Donald Trump is not a virtuous man. If there is a single question on which overwhelming majorities of Americans agree, it is that. Even his core supporters, particularly women, who cling to him out of their visceral distrust of the media and elites view him as a narcissist, a bully and a racist. Evangelicals made their deal with the devil knowing full well that they were pinning their political hopes and dreams on a man who lacked the core virtues that they have historically supported as an essential requirement of leadership. The Republican Party has long held character and virtue to be threshold requirements of its candidates. Republicans struggled with Ronald Reagan’s multiple marriages. They castigated Bill Clinton for his personal conduct. Before party leaders could do anything about it, however, Trump got his hooks into the party base, and the rest of the Republican Party set aside the warnings of Jeb Bush, Ted Cruz, Marco Rubio, and Lindsey Graham.
Now we are all paying the price, exactly as the founders warned. Donald Trump has been committed to voter suppression — because he believes that the more people that vote, the less likely he is to win. He has worked for months to foment distrust in the results of the election; and in just a matter of days, if not hours, we are going to see how far he is prepared to go to manufacture victory through legal maneuvers, should the electorate vote to deny him a second term. For months now, he has telegraphed his intention to litigate the election outcome to the Supreme Court, as well as his view that the justices that he has placed on the Court owe him a duty of loyalty to deliver the election to him when the time comes.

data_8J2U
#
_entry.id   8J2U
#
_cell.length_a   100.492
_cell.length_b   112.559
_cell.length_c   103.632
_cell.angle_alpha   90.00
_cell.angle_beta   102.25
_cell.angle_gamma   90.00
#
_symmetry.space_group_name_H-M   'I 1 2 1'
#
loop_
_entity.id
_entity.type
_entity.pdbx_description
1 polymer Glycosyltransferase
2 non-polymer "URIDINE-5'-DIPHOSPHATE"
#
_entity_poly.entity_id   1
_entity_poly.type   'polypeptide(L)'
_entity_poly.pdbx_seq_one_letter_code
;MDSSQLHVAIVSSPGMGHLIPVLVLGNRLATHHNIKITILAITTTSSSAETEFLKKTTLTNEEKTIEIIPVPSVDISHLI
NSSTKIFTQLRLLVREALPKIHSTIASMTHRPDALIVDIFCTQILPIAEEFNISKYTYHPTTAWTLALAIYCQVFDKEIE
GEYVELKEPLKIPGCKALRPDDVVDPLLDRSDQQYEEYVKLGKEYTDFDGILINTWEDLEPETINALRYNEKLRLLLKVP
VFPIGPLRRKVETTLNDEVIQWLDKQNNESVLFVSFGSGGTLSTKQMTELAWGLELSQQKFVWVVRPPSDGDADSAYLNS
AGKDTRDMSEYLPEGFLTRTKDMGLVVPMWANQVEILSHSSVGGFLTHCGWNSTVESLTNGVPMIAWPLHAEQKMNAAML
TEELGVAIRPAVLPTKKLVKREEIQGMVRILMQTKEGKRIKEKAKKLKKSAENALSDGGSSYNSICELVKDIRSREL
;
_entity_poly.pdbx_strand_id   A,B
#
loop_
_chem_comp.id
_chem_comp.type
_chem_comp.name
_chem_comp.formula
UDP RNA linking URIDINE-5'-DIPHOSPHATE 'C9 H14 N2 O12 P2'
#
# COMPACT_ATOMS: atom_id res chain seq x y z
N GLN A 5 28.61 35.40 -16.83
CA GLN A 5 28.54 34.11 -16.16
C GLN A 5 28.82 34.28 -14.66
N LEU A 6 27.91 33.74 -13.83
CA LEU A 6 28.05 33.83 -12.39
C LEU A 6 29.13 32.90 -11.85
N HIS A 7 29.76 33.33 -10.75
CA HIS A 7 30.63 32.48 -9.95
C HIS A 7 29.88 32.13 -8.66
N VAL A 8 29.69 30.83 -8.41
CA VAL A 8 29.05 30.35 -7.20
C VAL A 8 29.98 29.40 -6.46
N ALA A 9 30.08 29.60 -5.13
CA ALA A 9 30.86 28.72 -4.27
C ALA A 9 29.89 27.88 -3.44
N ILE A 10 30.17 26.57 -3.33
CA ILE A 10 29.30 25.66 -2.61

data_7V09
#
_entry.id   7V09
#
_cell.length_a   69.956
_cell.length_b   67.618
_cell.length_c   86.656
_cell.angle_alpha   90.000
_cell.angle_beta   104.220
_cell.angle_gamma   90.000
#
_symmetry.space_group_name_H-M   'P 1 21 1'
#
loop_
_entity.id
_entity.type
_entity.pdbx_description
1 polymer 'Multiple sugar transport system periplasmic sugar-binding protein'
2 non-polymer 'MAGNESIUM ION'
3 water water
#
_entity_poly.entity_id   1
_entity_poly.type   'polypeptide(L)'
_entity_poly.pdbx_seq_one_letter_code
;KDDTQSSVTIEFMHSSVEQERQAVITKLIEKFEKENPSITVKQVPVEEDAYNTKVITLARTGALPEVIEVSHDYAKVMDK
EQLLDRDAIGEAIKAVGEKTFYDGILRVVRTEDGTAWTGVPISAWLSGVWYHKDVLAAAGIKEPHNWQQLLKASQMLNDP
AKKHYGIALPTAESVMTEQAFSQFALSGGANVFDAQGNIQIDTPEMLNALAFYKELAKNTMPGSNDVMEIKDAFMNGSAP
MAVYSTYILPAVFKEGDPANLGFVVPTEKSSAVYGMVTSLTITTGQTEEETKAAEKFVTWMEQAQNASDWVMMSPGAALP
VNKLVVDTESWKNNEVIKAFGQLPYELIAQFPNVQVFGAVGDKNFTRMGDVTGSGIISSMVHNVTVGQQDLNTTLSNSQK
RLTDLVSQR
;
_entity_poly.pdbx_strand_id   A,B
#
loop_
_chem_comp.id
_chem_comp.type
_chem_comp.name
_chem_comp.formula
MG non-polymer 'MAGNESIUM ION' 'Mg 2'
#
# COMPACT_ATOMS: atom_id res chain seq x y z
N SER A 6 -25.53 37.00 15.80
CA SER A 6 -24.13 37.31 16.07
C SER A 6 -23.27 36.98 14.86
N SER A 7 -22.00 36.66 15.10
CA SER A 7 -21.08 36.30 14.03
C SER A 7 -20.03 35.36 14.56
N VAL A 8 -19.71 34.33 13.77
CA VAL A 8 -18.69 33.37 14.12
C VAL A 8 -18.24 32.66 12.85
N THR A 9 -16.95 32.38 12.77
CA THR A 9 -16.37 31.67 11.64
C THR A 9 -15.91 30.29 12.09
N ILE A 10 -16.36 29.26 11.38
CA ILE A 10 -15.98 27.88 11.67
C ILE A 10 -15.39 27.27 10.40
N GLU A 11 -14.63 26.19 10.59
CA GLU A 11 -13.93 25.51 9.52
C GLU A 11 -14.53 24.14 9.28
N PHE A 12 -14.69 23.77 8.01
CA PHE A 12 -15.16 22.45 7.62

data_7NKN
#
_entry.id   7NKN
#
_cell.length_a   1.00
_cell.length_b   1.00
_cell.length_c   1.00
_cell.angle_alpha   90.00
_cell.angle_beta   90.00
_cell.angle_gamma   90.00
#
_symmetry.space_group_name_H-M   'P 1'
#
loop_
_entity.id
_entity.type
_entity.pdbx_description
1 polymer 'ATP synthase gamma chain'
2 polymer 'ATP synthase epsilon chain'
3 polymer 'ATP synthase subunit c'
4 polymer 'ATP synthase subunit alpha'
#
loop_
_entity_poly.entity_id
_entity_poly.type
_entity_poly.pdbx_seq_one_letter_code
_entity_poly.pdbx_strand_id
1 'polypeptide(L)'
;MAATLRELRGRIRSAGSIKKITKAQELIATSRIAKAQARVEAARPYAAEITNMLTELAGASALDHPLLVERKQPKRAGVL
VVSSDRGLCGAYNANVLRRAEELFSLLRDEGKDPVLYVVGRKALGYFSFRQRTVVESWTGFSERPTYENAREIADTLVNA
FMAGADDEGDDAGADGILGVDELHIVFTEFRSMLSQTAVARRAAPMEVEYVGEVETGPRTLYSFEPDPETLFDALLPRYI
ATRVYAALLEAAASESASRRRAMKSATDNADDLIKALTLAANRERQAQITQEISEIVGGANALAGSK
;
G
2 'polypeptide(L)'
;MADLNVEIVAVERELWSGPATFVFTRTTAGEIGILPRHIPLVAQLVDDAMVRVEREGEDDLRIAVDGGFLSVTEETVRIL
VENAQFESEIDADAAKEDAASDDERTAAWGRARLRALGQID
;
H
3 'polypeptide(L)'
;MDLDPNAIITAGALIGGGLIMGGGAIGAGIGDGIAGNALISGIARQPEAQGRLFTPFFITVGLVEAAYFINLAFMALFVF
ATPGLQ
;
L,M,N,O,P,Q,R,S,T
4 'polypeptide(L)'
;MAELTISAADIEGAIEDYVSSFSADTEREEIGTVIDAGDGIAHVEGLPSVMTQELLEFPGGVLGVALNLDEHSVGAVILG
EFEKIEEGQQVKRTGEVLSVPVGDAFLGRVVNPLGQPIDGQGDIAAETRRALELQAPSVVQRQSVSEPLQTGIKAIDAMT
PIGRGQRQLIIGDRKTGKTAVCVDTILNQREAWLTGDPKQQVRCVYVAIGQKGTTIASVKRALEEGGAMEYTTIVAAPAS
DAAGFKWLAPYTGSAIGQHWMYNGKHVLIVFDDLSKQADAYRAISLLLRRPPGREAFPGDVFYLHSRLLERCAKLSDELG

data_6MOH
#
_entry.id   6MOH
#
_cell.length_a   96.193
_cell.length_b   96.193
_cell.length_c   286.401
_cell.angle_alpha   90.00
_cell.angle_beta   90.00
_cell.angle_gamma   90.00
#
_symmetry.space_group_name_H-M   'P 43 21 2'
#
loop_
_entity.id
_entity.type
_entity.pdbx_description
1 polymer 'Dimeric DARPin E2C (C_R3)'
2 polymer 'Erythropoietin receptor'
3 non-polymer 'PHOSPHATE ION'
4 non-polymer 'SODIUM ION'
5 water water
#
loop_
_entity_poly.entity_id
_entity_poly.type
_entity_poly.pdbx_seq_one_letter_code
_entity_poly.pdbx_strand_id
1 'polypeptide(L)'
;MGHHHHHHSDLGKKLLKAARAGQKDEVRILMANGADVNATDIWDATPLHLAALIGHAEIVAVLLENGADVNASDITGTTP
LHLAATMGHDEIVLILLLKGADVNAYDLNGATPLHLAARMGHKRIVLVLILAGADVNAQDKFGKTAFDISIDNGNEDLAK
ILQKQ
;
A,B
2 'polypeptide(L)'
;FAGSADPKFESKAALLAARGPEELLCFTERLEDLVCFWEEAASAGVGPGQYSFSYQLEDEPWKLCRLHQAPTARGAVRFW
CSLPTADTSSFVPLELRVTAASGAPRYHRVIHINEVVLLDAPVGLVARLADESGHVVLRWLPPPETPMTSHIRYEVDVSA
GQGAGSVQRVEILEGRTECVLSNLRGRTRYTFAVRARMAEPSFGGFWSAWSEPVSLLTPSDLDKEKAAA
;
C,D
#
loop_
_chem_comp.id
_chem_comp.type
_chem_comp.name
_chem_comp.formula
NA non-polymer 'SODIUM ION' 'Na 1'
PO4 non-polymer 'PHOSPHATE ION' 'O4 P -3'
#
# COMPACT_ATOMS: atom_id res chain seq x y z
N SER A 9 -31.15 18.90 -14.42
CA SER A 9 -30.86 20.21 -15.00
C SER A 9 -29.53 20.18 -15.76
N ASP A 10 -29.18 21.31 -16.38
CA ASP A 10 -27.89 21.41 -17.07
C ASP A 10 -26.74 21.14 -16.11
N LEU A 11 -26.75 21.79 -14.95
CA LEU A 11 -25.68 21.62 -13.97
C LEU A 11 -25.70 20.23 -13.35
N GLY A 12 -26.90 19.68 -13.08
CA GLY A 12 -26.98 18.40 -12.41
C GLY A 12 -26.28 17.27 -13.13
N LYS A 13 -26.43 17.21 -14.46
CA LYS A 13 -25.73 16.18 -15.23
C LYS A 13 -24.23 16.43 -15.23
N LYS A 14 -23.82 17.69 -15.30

Justice Brett Kavanaugh deeply damaged both his own and the Supreme Court’s credibility last week when he appeared to endorse Donald Trump’s campaign against late arriving ballots — including those timely postmarked — foreshadowing the legal and political drama that many expect to see unfold. The second of Trump’s three Supreme Court appointees, Kavanaugh suggested that counting absentee ballots that arrive after election day could lead to “suspicions of impropriety,” despite the fact that counting such duly cast ballots is the law of the land in many states.
Under our federalist system, voting practices are governed by state rather than federal law; and some states allow absentee ballots to come in after election day, while others do not. Accordingly, states whose absentee ballots are due no later than election day — and that allow such ballots to be opened and counted as they arrive — may well know their results on Tuesday night. Other states — including those that accept ballots postmarked by election day, or do not allow the counting of ballots to begin until the polls close — surely will not. Rather than calming the waters, reaffirming faith in our federalist system, and encouraging all Americans to be patient as all legally cast votes are duly counted, Kavanaugh lent credence to fears of election fraud and manipulation that Trump has been working diligently to incite, and to Trump’s stated desire to have the Supreme Court intervene to halt the counting of ballots after election day.